Out of control? St. Louis police struggle with negative headlines

Out of control? St. Louis police struggle with negative headlines

ST. LOUIS – It has been a trying year for the St. Louis Metropolitan Police Department. You need look no farther than the seemingly endless slew of headlines.

There was the case of a white officer shooting an off-duty African-American officer. A game of Russian roulette ended the life of a young officer. Dozens were implicated in an investigation of racist social media posts. The city’s prosecutor now refuses to let some officers appear in court. There have been lawsuits over excessive force, and more.

Some are asking if the police department is out of control.

“Well, I think that’s unfair,” Jimmie Edwards, the city’s public safety director, said in an interview. “I think that when you look at the St. Louis police department and you look at its culture, we didn’t get here overnight.”

Where you will find the St. Louis police are is largely a function of whom you ask; and many are likely to answer, in some way, by referring to the events in and around Ferguson five years ago.

“I think certainly prior to Ferguson in 2014, the relationship between police and the community was fragile,” Edwards said. “It continues to be fragile.”

Ferguson comes up again, but in a very different way, when you ask the police union about that fragile relationship.

Of course there has been plenty of discussion about a perceived adversarial relationship between some officers and area residents since the unrest. But Jeff Roorda, business manager for the St. Louis Police Officers’ Association, said his rank and file had no issue with those they policed.

“No, not toward the community,” he said. “They have an adversarial feel toward some elected officials and some folks in the media who disparage police and do so based on a false narrative that came out of Ferguson and other places.”

But many believe the controversies we’re seeing right now have roots that run far deeper than the unrest of 2014.

SLMPD Sgt. Heather Taylor has a particularly interesting take. She is head of the Ethical Society of Police, the group that advocates for the city’s African-American officers. She said all the headlines were a function of a new accountability. The behavior, she said, has been there – just not the punishment.

“I honestly feel that a lot of these cases wouldn’t see the light of day if we didn’t have the chief that we have, the restructured internal affairs, and a circuit attorney who is willing to prosecute officers who are doing wrong,” she said. “When people say we are out of control, I’m just glad we are bringing some of these cases to light, because some of these people we knew should have been fired long ago. They have been problems. We have presented cases, and it’s, ‘No, nothing. We’re sweeping under the rug.’ And now these things are coming to light.”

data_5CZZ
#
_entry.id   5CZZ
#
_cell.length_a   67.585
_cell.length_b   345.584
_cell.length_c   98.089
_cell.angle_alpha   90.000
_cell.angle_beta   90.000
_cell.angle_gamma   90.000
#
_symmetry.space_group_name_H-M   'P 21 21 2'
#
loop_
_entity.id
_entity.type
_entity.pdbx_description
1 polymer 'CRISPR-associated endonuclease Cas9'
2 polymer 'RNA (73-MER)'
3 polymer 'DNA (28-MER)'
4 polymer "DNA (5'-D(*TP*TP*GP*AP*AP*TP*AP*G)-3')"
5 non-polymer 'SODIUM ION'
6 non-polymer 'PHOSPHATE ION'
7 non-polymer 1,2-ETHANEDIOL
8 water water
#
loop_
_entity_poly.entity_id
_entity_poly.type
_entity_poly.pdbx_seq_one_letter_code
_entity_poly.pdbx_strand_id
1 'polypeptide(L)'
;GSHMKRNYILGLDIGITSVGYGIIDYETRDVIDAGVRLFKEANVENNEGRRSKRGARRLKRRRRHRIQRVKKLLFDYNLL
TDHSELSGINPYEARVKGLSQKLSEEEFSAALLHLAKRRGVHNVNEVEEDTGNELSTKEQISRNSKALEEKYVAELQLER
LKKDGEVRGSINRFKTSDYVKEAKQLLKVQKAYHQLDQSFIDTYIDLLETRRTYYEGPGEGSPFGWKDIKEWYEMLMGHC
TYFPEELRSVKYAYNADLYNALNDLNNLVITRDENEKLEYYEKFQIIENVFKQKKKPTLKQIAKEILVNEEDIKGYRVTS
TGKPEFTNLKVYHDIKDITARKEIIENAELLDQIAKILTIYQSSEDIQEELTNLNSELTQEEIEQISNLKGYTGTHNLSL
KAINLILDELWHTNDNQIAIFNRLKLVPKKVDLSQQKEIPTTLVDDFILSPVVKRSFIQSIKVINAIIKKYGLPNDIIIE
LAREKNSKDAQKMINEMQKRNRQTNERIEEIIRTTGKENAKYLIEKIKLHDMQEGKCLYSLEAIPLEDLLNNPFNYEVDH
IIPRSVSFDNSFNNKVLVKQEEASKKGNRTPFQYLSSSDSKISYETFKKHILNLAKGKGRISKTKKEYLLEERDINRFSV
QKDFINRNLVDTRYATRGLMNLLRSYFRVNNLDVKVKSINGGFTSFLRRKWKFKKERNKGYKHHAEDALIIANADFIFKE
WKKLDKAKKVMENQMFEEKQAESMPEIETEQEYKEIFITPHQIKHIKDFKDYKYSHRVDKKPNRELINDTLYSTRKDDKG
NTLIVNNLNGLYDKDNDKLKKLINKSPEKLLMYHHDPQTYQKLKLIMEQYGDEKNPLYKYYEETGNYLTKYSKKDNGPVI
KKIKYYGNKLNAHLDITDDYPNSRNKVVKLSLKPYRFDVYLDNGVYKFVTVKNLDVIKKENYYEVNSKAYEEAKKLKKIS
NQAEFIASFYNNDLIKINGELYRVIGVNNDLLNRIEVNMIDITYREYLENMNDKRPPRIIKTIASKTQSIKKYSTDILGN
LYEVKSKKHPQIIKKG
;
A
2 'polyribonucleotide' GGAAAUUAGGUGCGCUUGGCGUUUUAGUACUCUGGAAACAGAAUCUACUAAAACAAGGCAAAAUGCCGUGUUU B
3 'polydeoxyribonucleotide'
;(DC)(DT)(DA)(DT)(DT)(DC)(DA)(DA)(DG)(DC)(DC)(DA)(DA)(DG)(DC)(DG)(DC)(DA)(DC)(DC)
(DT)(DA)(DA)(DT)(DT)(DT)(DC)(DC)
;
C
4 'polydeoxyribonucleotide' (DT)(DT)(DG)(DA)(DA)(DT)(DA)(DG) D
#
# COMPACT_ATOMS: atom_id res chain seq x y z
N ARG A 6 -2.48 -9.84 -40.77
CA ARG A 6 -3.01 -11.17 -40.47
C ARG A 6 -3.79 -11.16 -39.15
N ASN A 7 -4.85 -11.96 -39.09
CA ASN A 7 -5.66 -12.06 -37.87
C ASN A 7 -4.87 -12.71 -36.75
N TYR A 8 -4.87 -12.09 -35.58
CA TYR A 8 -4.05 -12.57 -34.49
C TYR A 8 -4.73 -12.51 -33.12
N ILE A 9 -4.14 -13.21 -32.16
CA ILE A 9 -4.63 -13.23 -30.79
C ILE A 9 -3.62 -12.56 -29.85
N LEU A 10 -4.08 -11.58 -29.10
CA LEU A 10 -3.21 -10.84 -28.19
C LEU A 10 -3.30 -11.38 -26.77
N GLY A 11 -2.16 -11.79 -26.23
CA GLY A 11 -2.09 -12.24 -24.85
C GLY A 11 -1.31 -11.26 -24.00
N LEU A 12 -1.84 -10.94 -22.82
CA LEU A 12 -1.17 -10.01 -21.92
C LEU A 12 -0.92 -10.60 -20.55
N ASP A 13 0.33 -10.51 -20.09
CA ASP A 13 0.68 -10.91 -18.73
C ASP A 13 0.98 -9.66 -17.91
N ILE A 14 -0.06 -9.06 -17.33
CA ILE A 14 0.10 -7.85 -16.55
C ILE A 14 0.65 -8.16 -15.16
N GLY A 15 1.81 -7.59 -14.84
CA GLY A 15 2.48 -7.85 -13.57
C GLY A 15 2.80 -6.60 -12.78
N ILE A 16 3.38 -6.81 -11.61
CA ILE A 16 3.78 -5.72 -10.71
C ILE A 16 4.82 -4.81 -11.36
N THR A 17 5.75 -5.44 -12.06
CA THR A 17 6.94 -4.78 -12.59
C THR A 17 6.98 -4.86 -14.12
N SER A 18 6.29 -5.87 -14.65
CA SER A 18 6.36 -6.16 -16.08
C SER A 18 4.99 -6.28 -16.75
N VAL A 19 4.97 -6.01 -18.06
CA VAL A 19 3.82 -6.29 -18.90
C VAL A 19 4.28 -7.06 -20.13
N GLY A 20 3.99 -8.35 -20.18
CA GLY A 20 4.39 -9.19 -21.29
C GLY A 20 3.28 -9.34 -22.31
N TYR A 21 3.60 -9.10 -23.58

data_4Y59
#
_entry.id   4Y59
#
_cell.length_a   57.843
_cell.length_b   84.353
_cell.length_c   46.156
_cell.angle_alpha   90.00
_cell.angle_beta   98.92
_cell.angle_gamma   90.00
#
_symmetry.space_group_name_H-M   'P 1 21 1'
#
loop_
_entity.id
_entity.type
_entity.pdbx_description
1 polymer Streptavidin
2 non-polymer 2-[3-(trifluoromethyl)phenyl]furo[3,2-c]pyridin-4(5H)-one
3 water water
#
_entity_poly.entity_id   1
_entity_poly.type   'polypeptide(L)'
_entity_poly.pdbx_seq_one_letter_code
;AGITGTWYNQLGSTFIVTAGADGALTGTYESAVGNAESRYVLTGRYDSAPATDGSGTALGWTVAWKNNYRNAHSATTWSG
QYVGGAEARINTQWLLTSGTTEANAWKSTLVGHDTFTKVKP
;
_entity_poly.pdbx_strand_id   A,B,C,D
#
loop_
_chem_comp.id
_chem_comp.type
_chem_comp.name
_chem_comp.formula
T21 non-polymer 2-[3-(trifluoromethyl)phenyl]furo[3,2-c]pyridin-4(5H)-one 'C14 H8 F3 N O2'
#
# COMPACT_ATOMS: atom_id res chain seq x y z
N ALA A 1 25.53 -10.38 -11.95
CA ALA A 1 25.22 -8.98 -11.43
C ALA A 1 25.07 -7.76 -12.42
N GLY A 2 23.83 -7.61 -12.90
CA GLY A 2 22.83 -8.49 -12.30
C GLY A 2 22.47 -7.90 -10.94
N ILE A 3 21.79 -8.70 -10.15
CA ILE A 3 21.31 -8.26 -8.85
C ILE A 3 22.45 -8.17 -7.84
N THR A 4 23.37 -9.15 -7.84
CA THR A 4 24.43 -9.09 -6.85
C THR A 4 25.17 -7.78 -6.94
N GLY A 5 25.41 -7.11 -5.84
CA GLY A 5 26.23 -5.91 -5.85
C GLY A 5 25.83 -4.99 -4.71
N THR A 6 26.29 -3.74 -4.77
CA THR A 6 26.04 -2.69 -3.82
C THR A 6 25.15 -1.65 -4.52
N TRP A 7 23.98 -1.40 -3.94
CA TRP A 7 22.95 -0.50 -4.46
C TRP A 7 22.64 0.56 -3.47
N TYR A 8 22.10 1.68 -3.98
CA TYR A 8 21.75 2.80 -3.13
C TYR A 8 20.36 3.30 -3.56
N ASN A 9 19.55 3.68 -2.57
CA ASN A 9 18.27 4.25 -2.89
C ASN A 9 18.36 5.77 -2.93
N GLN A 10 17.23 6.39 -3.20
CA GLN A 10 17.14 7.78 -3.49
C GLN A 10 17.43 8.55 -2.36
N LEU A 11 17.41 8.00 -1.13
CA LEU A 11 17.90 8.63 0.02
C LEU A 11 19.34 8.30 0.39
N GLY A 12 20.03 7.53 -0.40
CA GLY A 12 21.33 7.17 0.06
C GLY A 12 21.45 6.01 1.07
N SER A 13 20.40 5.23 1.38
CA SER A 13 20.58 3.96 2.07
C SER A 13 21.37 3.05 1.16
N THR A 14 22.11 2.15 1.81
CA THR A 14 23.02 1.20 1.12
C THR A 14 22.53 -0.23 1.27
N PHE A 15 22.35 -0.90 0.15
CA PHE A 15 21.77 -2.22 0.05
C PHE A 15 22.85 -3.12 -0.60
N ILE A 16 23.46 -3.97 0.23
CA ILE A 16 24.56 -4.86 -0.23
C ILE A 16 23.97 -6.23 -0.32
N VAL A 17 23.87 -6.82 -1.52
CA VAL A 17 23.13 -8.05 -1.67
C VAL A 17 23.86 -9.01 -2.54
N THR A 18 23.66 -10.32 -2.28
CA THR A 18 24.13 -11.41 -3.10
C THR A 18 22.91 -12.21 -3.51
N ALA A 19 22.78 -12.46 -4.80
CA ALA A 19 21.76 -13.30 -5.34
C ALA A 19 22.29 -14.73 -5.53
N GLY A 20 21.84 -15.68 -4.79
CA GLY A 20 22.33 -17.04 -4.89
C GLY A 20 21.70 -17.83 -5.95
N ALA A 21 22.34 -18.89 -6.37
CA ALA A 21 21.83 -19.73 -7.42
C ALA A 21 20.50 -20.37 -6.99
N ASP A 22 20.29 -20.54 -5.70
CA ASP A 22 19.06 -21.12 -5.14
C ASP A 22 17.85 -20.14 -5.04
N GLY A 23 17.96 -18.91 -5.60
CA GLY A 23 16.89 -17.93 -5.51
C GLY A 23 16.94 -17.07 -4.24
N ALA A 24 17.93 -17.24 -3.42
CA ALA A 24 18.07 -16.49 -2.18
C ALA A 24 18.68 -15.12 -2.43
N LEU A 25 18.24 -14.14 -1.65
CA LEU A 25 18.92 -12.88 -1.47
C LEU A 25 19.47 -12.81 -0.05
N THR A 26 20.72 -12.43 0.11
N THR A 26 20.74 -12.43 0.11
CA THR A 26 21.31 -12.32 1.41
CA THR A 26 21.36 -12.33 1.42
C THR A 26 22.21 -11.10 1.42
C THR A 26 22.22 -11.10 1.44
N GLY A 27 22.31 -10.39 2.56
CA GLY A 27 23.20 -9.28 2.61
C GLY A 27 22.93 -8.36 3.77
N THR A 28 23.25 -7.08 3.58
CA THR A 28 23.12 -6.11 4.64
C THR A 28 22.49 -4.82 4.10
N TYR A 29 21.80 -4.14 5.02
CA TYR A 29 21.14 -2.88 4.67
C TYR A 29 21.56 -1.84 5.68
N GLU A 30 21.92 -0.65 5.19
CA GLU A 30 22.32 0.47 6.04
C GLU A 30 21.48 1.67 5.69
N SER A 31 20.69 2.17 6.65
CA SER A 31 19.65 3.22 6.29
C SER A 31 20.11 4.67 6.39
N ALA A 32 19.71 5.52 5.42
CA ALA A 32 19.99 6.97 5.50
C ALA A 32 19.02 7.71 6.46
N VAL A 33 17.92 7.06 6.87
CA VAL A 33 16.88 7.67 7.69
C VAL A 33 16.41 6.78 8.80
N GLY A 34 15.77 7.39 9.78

One example is a list of officers Circuit Attorney Kim Gardner now keeps of officers she will not allow to testify in court. It’s called an exclusion list. For a variety of reasons, she says the officers on it lack credibility.

The most notable case: 22 city officers whom Gardner “blacklisted” after they were named in an investigation called the Plain View Project, which tied dozens of current and former St. Louis officers to racist social media posts.

“It continues to fuel the mistrust in the criminal justice system, and it makes our jobs harder,” Gardner said in an interview with MetroSTL.com’s Jaco Report in July. “So it hurts that victim who wants to call the police and is afraid already of the process of the criminal justice system. It makes it, when you see an incident you fail to want to call the police and be a witness because you’re afraid of who you may come in contact with.”

For many people it raises another question: Why do the current officers involved in that scandal still have jobs?

Many don’t, in other cities. Several officers in Philadelphia, Pa., who turned up in the same report have already been fired by the department there.

“Some people were fired,” Edwards said when asked about it. He didn’t really answer the question when asked if any St. Louis officers had been dismissed. “We are in a process. Our process is much different than the Philadelphia Police Department. We have a civil service process in the city of St. Louis. It requires steps.”